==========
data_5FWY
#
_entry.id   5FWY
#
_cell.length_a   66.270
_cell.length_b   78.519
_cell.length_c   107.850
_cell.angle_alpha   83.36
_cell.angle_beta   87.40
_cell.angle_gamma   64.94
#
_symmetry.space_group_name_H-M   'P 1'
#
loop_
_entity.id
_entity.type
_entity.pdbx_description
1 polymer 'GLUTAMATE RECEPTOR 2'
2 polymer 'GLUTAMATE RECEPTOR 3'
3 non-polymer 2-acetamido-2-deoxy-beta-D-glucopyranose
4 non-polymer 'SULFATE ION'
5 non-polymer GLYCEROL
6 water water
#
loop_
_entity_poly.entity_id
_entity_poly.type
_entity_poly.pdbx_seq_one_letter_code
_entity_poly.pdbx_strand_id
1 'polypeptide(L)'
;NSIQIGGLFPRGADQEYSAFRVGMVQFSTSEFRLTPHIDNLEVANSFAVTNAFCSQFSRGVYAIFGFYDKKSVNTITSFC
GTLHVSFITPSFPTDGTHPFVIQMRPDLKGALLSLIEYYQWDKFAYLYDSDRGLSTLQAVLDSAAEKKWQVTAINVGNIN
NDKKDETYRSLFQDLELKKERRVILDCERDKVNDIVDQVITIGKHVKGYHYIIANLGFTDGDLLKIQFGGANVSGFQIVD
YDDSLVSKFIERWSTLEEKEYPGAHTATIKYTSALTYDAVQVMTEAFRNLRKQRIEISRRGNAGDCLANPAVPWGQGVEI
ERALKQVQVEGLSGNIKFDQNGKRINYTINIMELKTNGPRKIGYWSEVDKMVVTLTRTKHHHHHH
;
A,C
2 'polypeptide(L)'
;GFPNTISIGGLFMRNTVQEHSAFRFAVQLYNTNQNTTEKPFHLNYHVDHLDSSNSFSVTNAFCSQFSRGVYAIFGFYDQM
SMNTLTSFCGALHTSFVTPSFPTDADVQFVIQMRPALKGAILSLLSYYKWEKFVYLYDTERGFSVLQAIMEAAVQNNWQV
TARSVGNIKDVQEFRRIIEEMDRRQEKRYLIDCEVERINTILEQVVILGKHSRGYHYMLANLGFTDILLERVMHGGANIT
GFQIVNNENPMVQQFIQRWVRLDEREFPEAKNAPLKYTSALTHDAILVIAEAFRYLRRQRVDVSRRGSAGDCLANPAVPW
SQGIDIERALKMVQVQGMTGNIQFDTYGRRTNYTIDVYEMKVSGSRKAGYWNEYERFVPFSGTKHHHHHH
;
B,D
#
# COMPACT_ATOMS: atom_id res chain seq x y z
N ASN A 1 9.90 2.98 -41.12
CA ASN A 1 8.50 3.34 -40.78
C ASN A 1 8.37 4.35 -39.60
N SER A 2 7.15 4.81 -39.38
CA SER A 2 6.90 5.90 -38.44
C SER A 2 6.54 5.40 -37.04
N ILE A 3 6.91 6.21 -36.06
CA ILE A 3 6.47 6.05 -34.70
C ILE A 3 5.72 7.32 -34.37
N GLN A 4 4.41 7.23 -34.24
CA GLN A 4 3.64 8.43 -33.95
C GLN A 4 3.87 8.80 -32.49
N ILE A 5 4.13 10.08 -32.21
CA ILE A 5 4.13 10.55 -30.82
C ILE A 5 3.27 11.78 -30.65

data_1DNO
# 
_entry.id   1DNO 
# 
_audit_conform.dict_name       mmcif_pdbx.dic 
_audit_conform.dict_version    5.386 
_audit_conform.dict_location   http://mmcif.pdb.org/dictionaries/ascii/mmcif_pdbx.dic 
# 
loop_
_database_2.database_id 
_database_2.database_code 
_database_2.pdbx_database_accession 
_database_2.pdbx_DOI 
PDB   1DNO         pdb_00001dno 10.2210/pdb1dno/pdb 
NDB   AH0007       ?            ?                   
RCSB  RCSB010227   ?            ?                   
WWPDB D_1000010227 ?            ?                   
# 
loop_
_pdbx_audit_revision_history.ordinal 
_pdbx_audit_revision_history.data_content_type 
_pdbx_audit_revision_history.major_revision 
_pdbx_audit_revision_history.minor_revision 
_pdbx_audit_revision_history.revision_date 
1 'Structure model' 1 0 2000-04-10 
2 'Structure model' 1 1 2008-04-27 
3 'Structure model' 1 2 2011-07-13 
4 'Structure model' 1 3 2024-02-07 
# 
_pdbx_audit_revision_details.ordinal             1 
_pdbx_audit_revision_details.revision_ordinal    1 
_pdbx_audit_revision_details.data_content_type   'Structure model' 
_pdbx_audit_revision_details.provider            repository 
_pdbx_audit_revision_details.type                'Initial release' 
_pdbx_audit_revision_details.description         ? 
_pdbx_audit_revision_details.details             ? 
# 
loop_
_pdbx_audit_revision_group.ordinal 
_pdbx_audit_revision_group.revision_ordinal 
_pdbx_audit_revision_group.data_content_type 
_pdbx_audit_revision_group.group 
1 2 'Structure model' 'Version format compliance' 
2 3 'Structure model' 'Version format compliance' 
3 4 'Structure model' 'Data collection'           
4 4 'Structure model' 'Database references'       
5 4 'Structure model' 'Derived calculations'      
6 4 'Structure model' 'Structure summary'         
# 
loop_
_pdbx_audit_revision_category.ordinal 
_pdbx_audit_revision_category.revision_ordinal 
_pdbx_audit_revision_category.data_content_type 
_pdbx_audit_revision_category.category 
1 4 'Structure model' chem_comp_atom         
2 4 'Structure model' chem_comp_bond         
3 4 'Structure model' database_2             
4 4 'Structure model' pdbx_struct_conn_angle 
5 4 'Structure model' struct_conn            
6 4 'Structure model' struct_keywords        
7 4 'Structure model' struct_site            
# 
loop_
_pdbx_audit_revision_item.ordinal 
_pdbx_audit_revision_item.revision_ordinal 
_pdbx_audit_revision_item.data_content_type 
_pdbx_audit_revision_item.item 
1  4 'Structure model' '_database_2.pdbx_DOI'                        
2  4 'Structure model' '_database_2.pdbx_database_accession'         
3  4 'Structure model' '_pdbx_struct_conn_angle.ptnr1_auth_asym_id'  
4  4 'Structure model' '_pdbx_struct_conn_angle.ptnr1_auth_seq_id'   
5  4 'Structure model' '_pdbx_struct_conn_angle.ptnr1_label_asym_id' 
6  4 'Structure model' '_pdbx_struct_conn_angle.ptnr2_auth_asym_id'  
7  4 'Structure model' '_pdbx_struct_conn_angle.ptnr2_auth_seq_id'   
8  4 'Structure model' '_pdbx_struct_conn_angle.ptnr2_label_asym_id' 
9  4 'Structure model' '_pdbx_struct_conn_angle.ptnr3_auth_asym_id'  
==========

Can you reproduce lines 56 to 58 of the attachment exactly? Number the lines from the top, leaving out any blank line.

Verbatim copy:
C ILE A 3 5.72 7.32 -34.37
N GLN A 4 4.41 7.23 -34.24
CA GLN A 4 3.64 8.43 -33.95